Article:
Yet it is not the market town of Banbury itself which is seeing a surge in demand as a result of faster links with the capital. Its 45,000 residents live in homes with a modest average value of just under £275,000, according to website Zoopla, some 30 per cent cheaper than Oxford. While house prices have risen within Banbury, estate agents say that is due to the area’s broadly healthy economy led by a large Kraft food processing factory to the northwest of the town centre.

Instead, the largest increase in demand for homes in the past year is in the countryside around Banbury. To the west, the villages with large homes and private grounds are Broughton, Epwell, Swalcliffe and Shutford. To the south lie Hook Norton, Wigginton, Great Tew, Little Tew and Duns Tew, all spectacularly pretty and many with period thatched homes and the quintessential stone-coloured appearance of a Cotswolds settlement.

Until recently, high-end buyers looked at villages east of Banbury as well, but the route of HS2 – the proposed £50bn rail line scheduled to run first between London and Birmingham and eventually to Manchester, Sheffield and Leeds – has changed all that.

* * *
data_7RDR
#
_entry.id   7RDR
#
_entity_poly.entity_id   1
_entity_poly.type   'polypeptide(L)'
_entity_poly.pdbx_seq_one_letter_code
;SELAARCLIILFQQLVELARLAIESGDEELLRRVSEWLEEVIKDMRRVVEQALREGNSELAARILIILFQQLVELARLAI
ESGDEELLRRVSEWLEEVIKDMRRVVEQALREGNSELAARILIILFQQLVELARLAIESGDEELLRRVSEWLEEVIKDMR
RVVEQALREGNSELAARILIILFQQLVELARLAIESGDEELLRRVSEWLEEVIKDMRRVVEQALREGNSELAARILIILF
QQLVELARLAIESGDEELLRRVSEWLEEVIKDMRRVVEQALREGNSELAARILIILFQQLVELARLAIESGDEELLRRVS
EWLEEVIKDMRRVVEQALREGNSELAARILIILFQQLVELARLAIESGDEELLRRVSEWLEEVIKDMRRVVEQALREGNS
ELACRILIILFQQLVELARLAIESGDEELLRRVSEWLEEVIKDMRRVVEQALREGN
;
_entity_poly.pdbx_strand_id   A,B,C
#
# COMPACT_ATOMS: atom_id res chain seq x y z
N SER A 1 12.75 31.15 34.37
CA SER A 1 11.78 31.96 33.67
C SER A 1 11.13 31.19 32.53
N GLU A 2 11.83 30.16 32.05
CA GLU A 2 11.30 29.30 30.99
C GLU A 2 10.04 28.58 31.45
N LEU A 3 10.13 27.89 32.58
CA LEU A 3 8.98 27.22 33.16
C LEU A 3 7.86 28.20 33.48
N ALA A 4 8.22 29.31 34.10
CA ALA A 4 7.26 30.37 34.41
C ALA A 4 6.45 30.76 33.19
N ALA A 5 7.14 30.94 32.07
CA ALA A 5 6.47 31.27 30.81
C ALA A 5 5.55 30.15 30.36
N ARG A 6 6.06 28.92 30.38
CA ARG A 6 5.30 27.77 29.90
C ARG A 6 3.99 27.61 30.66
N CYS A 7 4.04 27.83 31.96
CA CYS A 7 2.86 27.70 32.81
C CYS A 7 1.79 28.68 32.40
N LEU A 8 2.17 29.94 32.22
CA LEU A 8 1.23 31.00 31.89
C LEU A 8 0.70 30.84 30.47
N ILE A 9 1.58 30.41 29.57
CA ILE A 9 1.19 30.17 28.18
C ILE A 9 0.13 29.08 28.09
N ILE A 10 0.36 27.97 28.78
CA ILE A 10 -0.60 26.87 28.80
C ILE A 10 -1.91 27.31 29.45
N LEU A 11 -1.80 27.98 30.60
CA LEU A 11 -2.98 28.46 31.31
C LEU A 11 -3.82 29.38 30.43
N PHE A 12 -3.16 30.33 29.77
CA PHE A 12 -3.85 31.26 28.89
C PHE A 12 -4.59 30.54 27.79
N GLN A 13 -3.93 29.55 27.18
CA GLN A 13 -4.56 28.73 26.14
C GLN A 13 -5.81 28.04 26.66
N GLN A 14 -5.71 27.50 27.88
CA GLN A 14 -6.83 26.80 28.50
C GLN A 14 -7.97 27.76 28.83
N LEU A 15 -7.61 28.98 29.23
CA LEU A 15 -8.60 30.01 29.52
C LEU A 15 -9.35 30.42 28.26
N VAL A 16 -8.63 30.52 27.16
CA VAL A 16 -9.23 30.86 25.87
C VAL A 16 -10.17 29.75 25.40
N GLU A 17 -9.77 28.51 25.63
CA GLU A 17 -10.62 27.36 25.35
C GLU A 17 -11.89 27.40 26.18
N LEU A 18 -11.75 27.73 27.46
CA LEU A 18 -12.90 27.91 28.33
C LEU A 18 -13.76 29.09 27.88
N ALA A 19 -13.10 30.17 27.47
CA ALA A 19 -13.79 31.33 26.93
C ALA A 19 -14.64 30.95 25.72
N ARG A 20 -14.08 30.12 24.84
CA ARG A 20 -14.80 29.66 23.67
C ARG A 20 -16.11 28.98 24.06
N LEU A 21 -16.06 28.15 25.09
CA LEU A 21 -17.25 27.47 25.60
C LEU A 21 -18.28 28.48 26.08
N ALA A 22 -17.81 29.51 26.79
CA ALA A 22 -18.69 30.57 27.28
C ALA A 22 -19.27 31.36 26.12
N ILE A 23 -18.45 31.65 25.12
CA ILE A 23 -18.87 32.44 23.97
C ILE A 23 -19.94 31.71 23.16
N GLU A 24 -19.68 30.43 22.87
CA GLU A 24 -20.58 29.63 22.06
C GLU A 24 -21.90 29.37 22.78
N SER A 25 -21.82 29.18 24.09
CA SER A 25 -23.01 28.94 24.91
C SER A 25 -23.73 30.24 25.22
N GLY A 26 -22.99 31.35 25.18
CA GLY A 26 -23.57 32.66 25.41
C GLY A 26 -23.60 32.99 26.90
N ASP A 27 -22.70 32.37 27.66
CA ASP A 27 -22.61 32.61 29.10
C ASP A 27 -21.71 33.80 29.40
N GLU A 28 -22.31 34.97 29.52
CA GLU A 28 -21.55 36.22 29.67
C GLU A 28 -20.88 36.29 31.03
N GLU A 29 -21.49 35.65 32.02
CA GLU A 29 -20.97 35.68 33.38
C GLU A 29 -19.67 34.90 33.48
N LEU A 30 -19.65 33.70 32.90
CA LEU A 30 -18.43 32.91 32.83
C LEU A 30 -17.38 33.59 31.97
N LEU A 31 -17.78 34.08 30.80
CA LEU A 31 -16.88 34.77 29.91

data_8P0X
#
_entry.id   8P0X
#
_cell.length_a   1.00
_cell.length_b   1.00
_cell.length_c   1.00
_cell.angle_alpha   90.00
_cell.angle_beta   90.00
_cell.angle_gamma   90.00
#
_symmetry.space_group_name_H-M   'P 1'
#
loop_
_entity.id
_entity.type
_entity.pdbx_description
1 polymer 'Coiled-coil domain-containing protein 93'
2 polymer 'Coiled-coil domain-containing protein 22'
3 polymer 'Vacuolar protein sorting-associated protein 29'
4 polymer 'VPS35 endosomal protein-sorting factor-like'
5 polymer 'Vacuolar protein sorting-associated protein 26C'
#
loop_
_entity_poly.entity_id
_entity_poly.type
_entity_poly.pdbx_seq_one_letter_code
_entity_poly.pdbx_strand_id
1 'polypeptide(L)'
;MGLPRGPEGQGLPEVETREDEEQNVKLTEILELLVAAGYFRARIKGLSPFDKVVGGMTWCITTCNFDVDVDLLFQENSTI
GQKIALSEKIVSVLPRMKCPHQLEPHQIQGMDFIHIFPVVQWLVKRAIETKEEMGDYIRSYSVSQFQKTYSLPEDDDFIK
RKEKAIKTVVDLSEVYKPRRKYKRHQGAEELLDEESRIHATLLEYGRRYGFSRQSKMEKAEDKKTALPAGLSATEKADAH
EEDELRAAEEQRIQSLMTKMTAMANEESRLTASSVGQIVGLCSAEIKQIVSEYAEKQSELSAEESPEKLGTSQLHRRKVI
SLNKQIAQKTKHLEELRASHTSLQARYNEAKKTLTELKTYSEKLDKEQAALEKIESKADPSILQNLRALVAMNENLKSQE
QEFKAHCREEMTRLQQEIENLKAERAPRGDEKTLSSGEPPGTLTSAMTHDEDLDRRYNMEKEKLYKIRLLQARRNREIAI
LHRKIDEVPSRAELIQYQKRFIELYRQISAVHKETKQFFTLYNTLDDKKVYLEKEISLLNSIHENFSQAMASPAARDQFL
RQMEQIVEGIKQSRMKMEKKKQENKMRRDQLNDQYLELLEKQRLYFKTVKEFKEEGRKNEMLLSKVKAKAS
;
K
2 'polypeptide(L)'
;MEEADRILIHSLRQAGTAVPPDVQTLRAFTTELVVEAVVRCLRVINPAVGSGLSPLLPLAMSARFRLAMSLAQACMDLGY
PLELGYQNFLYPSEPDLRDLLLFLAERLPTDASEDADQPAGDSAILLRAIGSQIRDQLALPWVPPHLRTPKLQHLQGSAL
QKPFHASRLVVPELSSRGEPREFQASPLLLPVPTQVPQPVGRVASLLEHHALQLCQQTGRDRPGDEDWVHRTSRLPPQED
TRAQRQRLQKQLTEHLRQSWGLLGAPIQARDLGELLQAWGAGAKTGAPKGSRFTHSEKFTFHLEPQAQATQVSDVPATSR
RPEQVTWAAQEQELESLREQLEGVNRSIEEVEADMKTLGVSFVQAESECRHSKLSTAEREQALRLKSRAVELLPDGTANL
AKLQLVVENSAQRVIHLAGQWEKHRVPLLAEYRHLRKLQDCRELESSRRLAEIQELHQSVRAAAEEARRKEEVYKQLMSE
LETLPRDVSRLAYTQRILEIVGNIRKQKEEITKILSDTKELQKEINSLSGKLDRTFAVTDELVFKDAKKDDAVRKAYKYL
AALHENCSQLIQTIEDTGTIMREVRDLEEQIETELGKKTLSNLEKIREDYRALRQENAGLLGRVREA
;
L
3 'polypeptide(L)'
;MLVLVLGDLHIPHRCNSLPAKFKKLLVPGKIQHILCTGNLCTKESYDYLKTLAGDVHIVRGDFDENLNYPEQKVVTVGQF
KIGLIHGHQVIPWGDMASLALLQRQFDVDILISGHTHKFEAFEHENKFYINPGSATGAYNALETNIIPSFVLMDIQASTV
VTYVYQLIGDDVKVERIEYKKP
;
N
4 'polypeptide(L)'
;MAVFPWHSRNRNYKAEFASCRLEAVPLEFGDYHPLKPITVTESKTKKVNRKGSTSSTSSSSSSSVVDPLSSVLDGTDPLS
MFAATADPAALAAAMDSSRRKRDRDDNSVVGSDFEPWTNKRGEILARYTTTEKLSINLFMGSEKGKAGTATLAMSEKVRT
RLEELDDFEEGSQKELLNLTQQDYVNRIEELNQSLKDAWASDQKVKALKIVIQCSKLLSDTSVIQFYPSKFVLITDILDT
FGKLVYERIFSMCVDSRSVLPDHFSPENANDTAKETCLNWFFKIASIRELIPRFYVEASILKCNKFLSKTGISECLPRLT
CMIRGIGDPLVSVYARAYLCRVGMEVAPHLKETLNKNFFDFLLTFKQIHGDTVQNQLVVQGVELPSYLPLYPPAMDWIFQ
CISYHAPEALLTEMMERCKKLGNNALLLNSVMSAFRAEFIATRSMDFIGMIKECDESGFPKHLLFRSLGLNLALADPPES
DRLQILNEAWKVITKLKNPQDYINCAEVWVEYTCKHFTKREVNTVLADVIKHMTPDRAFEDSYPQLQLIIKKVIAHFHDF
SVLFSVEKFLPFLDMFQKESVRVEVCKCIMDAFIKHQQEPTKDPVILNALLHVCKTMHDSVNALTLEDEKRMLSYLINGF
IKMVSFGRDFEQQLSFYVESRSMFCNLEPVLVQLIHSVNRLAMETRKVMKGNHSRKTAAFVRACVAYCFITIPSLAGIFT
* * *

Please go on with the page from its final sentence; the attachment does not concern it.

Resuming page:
“Many of these [eastern] villages lie on the access route for the build. So when selecting an area for a buyer, you start by factoring out anything that might be affected by HS2 and the motorway and its noise,” says Robert Fanshawe of buying agency Property Vision.

Fanshawe says Banbury’s new commuter status means his clients these days are in their late thirties to mid-forties, typically looking for an old rectory or farmhouse on the edge of a village, in traditional period stone, with a large garden or land and good views.